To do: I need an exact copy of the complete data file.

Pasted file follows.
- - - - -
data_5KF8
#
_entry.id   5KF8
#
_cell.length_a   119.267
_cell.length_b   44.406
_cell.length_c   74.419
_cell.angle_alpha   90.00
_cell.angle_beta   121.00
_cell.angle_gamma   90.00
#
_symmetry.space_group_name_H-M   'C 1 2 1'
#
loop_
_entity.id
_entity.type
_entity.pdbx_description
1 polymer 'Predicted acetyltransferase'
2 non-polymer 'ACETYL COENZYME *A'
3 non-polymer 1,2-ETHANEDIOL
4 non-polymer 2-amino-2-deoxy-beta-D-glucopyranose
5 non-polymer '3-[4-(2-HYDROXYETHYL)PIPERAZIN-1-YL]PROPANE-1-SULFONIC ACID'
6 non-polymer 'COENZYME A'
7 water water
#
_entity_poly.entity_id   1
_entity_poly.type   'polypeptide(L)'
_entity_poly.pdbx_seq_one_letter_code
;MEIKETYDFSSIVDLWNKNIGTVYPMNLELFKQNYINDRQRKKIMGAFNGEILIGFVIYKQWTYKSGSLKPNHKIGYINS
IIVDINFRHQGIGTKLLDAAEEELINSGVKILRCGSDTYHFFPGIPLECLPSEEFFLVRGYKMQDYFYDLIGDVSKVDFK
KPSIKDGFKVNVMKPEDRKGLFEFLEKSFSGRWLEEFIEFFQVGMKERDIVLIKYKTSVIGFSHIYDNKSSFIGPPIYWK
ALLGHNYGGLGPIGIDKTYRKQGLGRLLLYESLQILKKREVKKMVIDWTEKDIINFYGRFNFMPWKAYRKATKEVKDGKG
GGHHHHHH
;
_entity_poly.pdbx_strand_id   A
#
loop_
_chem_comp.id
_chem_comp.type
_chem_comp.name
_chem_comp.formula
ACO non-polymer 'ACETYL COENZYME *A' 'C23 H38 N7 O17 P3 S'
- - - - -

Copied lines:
data_5KF8
#
_entry.id   5KF8
#
_cell.length_a   119.267
_cell.length_b   44.406
_cell.length_c   74.419
_cell.angle_alpha   90.00
_cell.angle_beta   121.00
_cell.angle_gamma   90.00
#
_symmetry.space_group_name_H-M   'C 1 2 1'
#
loop_
_entity.id
_entity.type
_entity.pdbx_description
1 polymer 'Predicted acetyltransferase'
2 non-polymer 'ACETYL COENZYME *A'
3 non-polymer 1,2-ETHANEDIOL
4 non-polymer 2-amino-2-deoxy-beta-D-glucopyranose
5 non-polymer '3-[4-(2-HYDROXYETHYL)PIPERAZIN-1-YL]PROPANE-1-SULFONIC ACID'
6 non-polymer 'COENZYME A'
7 water water
#
_entity_poly.entity_id   1
_entity_poly.type   'polypeptide(L)'
_entity_poly.pdbx_seq_one_letter_code
;MEIKETYDFSSIVDLWNKNIGTVYPMNLELFKQNYINDRQRKKIMGAFNGEILIGFVIYKQWTYKSGSLKPNHKIGYINS
IIVDINFRHQGIGTKLLDAAEEELINSGVKILRCGSDTYHFFPGIPLECLPSEEFFLVRGYKMQDYFYDLIGDVSKVDFK
KPSIKDGFKVNVMKPEDRKGLFEFLEKSFSGRWLEEFIEFFQVGMKERDIVLIKYKTSVIGFSHIYDNKSSFIGPPIYWK
ALLGHNYGGLGPIGIDKTYRKQGLGRLLLYESLQILKKREVKKMVIDWTEKDIINFYGRFNFMPWKAYRKATKEVKDGKG
GGHHHHHH
;
_entity_poly.pdbx_strand_id   A
#
loop_
_chem_comp.id
_chem_comp.type
_chem_comp.name
_chem_comp.formula
ACO non-polymer 'ACETYL COENZYME *A' 'C23 H38 N7 O17 P3 S'